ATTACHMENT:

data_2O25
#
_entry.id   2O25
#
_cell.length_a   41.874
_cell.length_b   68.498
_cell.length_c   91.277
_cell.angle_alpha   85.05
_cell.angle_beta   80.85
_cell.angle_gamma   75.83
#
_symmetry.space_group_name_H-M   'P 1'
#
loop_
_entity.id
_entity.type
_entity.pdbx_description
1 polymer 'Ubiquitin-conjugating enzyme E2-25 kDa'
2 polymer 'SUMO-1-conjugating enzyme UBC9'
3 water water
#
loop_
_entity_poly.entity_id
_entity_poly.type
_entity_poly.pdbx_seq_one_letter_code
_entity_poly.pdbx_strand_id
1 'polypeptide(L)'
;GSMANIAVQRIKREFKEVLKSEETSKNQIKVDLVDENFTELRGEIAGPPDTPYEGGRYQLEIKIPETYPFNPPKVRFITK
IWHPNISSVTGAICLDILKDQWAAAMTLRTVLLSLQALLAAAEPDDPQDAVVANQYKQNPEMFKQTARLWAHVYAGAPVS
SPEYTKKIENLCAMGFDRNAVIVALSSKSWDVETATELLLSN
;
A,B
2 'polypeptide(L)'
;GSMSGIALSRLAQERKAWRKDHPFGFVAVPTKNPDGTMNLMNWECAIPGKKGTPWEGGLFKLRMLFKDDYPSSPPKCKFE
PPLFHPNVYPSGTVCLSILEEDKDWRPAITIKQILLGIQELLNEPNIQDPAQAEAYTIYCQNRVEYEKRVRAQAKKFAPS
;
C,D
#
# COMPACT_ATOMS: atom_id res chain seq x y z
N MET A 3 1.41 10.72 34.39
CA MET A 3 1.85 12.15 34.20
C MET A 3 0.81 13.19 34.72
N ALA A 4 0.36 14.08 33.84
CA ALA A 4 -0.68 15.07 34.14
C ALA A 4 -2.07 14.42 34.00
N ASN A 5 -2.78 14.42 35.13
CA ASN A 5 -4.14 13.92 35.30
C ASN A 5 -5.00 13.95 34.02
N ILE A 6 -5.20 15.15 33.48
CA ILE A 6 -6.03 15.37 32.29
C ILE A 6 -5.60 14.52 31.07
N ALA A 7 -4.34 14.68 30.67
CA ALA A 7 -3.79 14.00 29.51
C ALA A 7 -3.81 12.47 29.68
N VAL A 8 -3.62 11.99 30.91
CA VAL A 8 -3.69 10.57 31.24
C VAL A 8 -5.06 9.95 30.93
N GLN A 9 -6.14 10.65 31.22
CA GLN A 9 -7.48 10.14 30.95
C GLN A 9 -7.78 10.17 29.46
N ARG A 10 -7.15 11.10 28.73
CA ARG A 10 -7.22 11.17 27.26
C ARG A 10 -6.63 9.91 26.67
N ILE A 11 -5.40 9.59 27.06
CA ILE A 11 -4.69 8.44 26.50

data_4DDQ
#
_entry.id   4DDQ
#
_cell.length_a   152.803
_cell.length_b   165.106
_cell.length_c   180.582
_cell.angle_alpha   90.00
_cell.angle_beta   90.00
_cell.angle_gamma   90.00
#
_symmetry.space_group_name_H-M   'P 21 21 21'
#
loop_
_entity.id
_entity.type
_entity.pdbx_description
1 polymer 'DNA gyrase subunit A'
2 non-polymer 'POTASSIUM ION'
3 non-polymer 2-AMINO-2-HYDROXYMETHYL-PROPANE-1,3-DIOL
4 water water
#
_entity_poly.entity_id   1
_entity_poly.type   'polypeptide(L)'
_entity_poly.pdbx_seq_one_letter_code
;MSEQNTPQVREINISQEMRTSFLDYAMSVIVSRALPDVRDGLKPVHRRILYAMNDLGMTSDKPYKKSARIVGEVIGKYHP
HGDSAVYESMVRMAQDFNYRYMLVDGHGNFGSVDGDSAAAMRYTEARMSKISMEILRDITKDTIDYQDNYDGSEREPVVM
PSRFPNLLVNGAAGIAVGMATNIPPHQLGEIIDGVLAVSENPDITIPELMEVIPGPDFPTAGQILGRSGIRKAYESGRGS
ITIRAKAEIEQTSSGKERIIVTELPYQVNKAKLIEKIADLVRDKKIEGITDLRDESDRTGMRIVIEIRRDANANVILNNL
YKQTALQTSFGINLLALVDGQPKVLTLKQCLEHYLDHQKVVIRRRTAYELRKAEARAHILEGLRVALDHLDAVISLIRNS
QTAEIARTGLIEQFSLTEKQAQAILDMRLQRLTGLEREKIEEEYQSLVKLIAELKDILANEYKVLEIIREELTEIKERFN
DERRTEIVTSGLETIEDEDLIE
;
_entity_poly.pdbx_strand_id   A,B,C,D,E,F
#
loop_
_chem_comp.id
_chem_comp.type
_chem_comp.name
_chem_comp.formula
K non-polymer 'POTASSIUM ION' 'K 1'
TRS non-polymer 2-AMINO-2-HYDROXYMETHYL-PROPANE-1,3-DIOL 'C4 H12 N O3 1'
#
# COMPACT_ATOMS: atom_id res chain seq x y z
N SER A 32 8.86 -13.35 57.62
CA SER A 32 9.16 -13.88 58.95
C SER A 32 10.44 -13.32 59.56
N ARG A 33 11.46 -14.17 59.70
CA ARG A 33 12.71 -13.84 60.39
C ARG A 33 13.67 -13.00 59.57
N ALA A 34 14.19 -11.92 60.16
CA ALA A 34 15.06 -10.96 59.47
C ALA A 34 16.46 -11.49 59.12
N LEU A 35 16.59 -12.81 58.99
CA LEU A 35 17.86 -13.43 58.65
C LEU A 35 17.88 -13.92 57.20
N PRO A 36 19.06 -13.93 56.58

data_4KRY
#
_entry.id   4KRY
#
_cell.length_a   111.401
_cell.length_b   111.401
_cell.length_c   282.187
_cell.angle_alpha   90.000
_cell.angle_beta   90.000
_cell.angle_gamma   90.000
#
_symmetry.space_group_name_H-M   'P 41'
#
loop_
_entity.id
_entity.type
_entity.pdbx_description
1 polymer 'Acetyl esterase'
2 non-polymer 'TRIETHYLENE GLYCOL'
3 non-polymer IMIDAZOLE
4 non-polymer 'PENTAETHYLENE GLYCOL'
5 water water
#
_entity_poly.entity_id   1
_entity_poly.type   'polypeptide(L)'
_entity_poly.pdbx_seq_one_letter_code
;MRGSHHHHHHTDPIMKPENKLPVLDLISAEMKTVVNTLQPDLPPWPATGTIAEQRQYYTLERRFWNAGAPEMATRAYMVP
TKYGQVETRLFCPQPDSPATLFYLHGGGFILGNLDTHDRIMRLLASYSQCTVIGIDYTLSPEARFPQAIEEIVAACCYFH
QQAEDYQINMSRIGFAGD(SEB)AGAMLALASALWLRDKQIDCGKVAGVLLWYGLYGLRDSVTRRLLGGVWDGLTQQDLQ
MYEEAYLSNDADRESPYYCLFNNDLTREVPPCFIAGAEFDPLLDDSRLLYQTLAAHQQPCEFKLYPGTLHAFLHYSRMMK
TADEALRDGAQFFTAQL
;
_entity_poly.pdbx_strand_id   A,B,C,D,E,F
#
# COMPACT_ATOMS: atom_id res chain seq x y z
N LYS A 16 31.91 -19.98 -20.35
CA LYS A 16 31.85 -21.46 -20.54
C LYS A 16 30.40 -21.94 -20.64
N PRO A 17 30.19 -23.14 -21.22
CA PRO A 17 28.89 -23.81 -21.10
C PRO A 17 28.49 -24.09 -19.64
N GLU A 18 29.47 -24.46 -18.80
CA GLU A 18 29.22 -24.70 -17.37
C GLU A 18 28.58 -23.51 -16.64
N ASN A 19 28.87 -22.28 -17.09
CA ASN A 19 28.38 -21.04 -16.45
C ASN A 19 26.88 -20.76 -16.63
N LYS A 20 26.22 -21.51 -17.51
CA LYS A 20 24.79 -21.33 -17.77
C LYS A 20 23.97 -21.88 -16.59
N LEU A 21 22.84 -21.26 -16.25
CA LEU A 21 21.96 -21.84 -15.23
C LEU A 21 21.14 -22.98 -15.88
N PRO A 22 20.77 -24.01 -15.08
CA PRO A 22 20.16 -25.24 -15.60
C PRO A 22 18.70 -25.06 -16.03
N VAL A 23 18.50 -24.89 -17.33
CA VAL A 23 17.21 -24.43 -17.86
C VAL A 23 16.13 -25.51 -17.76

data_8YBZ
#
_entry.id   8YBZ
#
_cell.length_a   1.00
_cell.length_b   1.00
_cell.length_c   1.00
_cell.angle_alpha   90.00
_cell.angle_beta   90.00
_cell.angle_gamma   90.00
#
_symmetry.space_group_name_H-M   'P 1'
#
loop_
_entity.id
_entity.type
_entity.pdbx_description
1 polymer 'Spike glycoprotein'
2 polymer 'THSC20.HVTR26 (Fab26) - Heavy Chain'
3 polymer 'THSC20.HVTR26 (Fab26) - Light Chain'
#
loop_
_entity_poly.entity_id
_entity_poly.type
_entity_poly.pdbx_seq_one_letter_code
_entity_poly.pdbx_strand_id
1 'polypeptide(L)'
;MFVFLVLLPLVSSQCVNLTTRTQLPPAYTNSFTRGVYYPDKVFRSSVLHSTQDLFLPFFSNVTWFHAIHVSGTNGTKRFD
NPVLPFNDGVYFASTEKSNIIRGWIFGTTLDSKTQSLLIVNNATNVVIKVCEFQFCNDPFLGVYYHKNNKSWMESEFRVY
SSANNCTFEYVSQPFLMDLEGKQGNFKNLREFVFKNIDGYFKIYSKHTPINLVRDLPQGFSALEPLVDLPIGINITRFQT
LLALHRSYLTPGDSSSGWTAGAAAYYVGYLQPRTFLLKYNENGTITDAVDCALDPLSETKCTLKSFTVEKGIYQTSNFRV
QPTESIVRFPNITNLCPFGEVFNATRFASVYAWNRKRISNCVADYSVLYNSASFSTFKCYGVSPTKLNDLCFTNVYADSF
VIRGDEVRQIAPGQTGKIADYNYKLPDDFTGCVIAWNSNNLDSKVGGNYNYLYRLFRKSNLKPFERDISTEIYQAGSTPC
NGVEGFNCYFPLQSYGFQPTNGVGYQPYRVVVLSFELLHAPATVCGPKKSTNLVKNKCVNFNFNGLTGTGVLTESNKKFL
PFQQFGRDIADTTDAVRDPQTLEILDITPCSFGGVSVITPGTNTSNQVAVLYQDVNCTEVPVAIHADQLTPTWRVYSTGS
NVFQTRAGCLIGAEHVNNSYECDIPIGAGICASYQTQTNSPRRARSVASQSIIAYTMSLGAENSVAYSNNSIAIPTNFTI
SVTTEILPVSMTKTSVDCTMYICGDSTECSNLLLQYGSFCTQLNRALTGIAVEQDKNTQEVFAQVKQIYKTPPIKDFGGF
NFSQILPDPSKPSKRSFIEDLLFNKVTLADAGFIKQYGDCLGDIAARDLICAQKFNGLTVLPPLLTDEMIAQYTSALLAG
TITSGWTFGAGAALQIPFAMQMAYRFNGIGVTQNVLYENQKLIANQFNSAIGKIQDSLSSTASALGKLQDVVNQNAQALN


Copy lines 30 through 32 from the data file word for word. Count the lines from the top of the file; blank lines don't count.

SPEYTKKIENLCAMGFDRNAVIVALSSKSWDVETATELLLSN
;
A,B